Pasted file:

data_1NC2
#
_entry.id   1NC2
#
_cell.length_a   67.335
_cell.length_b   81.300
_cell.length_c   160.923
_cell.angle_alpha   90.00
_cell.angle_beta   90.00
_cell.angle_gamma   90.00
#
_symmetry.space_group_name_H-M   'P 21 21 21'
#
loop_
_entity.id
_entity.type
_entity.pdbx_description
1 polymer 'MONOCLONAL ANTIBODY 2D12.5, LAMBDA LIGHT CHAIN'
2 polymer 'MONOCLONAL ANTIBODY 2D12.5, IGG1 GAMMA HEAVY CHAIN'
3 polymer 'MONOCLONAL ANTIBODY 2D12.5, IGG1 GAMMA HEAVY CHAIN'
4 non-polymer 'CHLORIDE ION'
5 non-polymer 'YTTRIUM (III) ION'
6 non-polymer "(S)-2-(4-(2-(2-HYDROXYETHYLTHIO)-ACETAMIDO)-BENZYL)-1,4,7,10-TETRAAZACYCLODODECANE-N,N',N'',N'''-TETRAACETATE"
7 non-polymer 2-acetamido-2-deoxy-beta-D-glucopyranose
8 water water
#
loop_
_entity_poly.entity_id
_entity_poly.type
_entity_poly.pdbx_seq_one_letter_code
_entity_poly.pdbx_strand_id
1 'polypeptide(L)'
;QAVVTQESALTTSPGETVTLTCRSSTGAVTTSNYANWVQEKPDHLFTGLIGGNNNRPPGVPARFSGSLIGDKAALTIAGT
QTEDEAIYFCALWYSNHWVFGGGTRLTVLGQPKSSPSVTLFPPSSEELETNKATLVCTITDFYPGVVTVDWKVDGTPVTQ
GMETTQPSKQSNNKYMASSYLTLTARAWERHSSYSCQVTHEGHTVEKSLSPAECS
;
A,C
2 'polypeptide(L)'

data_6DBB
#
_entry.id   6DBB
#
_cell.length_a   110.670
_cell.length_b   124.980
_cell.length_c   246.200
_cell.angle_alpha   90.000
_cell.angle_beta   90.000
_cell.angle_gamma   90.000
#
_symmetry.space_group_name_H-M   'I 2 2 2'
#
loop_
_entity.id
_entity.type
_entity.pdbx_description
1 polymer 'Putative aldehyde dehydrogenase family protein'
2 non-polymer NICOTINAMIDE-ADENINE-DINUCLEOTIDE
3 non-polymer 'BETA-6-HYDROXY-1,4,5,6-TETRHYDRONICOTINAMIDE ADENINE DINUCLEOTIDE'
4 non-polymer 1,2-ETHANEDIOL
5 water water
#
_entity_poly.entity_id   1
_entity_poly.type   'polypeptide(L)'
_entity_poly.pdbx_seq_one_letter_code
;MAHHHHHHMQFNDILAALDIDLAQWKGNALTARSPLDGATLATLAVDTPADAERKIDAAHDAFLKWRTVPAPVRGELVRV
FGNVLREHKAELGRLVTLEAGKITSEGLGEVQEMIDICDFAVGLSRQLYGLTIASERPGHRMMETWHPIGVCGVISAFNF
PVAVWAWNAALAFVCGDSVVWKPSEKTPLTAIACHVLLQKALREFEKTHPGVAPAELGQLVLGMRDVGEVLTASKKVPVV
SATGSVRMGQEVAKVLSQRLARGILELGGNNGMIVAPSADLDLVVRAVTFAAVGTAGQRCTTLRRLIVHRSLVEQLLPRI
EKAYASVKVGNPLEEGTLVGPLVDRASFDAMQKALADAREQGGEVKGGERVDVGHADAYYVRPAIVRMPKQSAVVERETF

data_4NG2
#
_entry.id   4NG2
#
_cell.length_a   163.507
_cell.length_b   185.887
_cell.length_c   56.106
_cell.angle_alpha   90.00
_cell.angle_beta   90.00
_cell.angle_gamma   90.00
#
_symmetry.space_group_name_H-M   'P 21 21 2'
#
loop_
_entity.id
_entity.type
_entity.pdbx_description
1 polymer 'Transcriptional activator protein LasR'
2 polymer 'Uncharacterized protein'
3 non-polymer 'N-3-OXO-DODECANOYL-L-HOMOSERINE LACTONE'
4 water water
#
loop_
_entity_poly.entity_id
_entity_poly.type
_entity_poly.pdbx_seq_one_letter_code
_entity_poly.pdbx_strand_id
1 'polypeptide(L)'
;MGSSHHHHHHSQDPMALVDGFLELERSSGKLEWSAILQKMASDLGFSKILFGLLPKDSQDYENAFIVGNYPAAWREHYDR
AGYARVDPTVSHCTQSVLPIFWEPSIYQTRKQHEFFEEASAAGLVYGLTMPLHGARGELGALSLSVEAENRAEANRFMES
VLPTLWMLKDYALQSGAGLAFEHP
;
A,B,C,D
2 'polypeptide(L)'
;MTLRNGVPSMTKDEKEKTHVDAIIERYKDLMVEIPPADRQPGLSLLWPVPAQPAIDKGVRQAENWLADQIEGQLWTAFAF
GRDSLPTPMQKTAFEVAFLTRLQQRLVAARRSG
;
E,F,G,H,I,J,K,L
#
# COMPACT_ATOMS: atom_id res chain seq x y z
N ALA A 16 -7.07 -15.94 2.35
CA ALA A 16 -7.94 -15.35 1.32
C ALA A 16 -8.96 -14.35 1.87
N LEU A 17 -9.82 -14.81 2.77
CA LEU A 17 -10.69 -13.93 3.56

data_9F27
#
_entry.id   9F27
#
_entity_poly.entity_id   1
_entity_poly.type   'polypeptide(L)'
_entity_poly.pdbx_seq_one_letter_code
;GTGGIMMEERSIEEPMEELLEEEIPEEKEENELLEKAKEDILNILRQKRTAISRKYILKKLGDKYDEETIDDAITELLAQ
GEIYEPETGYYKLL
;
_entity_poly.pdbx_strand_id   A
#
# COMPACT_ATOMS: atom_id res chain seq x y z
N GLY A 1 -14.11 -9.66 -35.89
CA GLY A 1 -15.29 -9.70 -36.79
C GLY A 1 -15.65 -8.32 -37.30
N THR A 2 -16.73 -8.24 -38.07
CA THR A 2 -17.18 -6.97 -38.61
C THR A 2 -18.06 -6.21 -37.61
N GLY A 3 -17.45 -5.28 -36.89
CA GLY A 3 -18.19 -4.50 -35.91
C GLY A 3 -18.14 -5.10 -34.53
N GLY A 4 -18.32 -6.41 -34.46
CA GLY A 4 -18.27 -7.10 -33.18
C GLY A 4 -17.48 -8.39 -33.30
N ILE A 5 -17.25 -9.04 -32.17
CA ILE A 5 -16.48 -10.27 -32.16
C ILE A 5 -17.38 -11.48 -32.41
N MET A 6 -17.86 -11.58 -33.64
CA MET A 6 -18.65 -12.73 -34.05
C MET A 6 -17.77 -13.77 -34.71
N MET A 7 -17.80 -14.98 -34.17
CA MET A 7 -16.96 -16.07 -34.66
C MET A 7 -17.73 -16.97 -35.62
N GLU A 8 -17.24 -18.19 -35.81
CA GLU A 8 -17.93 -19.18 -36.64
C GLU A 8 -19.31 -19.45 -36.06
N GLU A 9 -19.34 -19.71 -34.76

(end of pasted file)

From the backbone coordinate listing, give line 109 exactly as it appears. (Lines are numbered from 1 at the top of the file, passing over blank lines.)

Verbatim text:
# COMPACT_ATOMS: atom_id res chain seq x y z